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Thursday, August 11, 2016

Child’s Play

By Paul Verlaine
I was walking thoughtful through the naked fields of an extreme Parisian district, when my attention was attracted by kids’ voices chanting an air that seemed to me heard in other times. And which abruptly filled me with sadness, with unrest and almost with angst. I went in the direction of the voices and what I saw I do not want to tell before warning the reader that I do not obey truth, for not noticing the fatigue of altering and inventing it. My friends and my acquaintances can, if needed be, render testimony.

So, they were kids of five to ten years of age, playing to “the burial”, a game like any other, after all. One of them, representing the dead, down by the ground, with the head covered by a handkerchief, the arms crossed over his chest, the legs stretched, wiggling the less possible, did not parodied too bad a corpse. Around, boys and girls, eating an endless slice of bread, scratching their heads, reinforcing their shirttails in the place over which it is a costume to sit, sang in a monotone, with their fresh timbre, a puerile De Profundis, while another kid, assisted by another two, caparisoned the three of them with old shawls, given by their moms officiated over a kilometric pole .

This spectacle produced a grimace in my lips to which my thoughts are not very much accustomed; and you will know of which nature my smile was when you would know that my feeling, respecting “this age”, is exactly the one professed by the fabulist John of Lafontaine.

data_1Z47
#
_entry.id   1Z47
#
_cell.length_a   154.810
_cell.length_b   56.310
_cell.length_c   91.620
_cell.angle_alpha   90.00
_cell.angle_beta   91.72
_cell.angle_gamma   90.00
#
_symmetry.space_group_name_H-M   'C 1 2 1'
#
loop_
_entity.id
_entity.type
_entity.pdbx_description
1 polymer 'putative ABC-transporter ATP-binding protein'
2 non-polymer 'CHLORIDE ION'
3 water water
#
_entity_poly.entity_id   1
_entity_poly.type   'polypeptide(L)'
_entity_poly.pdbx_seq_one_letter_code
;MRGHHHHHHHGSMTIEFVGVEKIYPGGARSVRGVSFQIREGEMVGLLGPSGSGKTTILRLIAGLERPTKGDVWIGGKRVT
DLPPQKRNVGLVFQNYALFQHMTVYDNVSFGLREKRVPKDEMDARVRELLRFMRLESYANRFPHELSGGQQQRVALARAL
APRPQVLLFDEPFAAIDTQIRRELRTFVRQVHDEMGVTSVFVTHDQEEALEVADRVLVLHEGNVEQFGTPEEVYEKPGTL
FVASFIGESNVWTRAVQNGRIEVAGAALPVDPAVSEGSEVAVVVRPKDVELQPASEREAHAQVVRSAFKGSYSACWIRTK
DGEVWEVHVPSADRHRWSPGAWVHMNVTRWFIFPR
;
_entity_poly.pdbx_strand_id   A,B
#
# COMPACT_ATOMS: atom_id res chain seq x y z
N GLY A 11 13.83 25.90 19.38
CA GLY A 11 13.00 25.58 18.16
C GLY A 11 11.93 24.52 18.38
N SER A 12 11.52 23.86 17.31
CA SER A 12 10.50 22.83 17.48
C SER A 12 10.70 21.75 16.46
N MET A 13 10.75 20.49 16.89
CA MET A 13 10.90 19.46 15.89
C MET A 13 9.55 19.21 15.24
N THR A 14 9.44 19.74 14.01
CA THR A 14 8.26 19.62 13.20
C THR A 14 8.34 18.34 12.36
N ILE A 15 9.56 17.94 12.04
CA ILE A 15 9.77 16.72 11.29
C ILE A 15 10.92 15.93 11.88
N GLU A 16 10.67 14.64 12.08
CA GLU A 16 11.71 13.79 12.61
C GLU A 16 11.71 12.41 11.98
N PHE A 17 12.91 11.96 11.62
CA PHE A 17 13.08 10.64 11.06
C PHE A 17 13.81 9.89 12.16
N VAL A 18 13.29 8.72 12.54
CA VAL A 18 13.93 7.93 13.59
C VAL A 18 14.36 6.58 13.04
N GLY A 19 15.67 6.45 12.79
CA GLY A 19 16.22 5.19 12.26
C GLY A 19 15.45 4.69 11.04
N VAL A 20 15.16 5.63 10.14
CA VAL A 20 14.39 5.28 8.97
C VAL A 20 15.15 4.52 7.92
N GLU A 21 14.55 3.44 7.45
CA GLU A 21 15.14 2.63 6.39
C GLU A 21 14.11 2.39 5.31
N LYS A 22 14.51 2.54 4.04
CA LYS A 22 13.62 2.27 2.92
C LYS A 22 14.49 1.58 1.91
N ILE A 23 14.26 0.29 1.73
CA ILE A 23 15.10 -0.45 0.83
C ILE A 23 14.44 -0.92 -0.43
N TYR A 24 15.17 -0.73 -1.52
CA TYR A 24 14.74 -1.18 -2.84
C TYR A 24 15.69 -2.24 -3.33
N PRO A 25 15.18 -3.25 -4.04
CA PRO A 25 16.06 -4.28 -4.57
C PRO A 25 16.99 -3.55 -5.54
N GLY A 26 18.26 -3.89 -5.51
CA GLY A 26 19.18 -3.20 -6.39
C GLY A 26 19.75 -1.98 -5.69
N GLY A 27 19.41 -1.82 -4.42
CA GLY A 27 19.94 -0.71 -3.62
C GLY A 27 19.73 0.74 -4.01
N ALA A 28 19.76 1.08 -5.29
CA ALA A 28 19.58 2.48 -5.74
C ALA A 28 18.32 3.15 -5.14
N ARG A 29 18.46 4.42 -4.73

Why the poet, which is not more, after all, than a kid, a little more consciously perverse than the others perhaps, why would not the poet play to “the burial?” Or, if you will, why wouldn’t he distract himself managing funerary things with his innocent, sacrilegious hands? Why, in a word, he did not more than satisfy himself with the spirit of a century which seems to have repudiated melancholy for ever, and which does not think anything beyond having fun (to get a loan from the abundant vocabulary of Rebelais and Gravoche)? Why he will not allow himself certain familiarities with this great hypocrite named the Horror, at risk of evoking, behind him, the contingence towards the unknown, some despicable rite?
Translated by Lex Taylor.

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